Tuesday, September 23, 2008

Okay, I'll admit it. I'm an intellectual. I turn in to PBS because regular TV is way too stupid for me. "The King of Queens"? "According to Jim"? Please. Insults to my intelligence. Enough of the fat, funny men paired with gorgeous, stick-thin women.

So, I heard about a new show on PBS called "Spain: On the Road Again," where Mario Batali and Gwyneth Paltrow take a food holiday in Spain. I'm watching excitedly when the thing premieres. Willie Nelson sings the theme. Establishing shots of Spain. Mario and Gwyneth in a convertible Mercedes.

I see the two of them sitting in the car together, and think, "Wait."

Unfortunately, it's straight downhill from there. Willie rattles on for a good thirty minutes. Why on earth did somebody think this song was appropriate? It conjures up drug-addled tramps in tour buses, but we've got the 21st century Grace Kelly in a convertible Mercedes. What, was "Highway to Hell" spoken for?

Two other people show up for the trip. They follow the pattern. Mark Bittmann is an accomplished chef and food columnist, but if his shoulders were a boat his head would be underwater. Claudia Bassols is a gorgeous, exotic actress. Clearly, this is a world where men are meat and women are parsley.

They all pile into the Mercedes and hit the road. They're all such amazing friends, you know the sparks are going to fly.

"Do you speak a lot of languages?" Mark asks Claudia.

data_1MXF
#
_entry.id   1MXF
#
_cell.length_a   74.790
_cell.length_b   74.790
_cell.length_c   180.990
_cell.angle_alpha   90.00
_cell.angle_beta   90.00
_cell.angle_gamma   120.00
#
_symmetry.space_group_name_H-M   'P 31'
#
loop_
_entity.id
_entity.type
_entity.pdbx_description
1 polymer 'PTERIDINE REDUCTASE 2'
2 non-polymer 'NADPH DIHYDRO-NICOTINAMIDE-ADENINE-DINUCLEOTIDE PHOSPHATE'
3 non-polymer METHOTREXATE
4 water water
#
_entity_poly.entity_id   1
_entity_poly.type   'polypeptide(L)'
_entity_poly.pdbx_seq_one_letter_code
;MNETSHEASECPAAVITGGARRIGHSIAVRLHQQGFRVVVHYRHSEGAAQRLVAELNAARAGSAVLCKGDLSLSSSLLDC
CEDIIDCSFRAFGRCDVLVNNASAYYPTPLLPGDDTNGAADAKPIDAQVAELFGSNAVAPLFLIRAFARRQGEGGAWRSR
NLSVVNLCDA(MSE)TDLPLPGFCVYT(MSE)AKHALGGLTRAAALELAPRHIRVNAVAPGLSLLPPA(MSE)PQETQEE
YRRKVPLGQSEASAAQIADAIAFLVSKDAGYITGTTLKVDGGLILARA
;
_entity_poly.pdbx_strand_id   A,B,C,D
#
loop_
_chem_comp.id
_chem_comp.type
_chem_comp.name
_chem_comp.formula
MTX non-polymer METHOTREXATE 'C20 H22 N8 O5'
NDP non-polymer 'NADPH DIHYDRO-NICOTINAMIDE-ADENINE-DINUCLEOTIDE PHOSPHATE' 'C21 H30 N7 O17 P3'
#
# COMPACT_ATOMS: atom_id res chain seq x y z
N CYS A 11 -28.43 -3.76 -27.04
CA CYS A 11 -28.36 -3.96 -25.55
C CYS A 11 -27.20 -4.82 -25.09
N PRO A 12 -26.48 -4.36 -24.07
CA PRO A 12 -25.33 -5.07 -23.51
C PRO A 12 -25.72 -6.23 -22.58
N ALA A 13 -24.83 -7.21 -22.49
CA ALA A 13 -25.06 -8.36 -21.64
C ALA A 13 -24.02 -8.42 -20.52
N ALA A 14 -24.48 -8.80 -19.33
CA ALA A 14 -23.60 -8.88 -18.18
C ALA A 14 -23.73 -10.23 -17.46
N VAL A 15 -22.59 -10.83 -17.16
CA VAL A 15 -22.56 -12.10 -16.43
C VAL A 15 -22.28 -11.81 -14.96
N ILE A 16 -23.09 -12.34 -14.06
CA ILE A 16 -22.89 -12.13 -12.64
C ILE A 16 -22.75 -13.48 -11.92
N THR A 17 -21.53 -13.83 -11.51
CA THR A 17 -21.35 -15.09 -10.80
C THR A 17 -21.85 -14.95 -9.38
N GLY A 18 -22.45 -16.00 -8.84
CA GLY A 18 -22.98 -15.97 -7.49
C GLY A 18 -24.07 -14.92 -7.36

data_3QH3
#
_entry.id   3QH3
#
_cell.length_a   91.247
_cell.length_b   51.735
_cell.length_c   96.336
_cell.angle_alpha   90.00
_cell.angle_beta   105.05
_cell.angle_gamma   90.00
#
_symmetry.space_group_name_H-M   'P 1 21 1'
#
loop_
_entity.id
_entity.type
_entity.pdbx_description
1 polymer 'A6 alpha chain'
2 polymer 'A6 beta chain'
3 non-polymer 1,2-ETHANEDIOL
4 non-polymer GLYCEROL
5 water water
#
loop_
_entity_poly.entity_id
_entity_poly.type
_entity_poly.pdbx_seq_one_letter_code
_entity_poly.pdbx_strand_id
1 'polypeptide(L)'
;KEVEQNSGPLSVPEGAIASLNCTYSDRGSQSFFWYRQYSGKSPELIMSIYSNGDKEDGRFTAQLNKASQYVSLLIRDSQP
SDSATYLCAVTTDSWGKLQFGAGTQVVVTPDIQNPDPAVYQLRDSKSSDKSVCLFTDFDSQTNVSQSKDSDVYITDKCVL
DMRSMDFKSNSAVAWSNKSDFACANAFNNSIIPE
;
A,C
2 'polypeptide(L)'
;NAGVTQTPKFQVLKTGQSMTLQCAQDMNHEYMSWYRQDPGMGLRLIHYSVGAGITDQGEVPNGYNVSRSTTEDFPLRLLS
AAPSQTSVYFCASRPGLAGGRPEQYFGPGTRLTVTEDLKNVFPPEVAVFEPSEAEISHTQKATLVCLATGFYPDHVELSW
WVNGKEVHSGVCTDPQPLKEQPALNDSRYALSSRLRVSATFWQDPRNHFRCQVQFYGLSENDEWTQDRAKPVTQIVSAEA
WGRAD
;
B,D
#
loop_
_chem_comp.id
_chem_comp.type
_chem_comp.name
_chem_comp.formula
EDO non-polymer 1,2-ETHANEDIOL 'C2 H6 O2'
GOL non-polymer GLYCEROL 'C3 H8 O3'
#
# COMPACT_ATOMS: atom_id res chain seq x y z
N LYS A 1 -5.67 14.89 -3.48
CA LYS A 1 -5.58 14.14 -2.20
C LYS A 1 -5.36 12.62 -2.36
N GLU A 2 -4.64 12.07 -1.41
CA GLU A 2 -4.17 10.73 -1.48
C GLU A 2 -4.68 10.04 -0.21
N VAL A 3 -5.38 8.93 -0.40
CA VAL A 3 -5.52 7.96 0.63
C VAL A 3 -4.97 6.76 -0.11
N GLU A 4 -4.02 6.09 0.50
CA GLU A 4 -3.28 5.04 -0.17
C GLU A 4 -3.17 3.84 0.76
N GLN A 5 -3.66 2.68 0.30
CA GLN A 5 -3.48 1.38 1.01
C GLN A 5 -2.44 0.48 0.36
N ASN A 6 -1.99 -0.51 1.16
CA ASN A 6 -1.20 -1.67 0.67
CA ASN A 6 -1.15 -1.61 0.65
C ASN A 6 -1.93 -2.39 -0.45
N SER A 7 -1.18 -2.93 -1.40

"Yes," Claudia says.

"Cool," Mark replies.


"Anybody wanna eat?" Mario asks.

The next morning, the Mercedes magically multiplies. Mark and Claudia motor off in their own car, and bizarrely the camera follows. Their conversation veers between Spanish language lessons and food.

"How do you say, 'I love the sky' in Spanish?" he asks her. He's a journalist for a major newspaper.

"Me gusto el cielo."

"Me gusto el cielo," Bittmann says.


"How about if we get something to eat?" Claudia asks.

The next day, the couples divide by sexes. The men go to a cheese farm. The women bond over the local equivalent of General Foods Hazelnut Mocha. "How do you say 'I need a hot stone massage' in Spanish?" Gwyneth asks.

"Necesito un masaje con piedras calientes," the human Spanish dictionary replies.

"Oh," Gwyneth says.


"Let's find the guys and get lunch," Gwyneth says.

It doesn't get any better when Mario and Gwyneth are alone. They're both recognized by the local townspeople, though, which is partly what we tuned in for. If we can't have excitement, we'll settle for glamour. A crowd of schoolchildren spot Gwyneth and yell. She smiles but doesn't even hit the brake.

"Have you ever been to Spain before?" Mario asks Gwyneth.

"Nope," Gwyneth says.

"I have," Mario replies.


"How about if we get something to eat?" Gwyneth asks.

In the end, it's a simple recipe. One song, played ad nauseam. Beautiful car, stunning countryside. Four theoretically interesting people with every interesting topic apparently off-limits. No Coldplay, no Chris Martin, no funny-named kids. Still, I might tune in again next week, just hoping they'll venture into an orchard and suddenly discover they have absolutely nothing to say.

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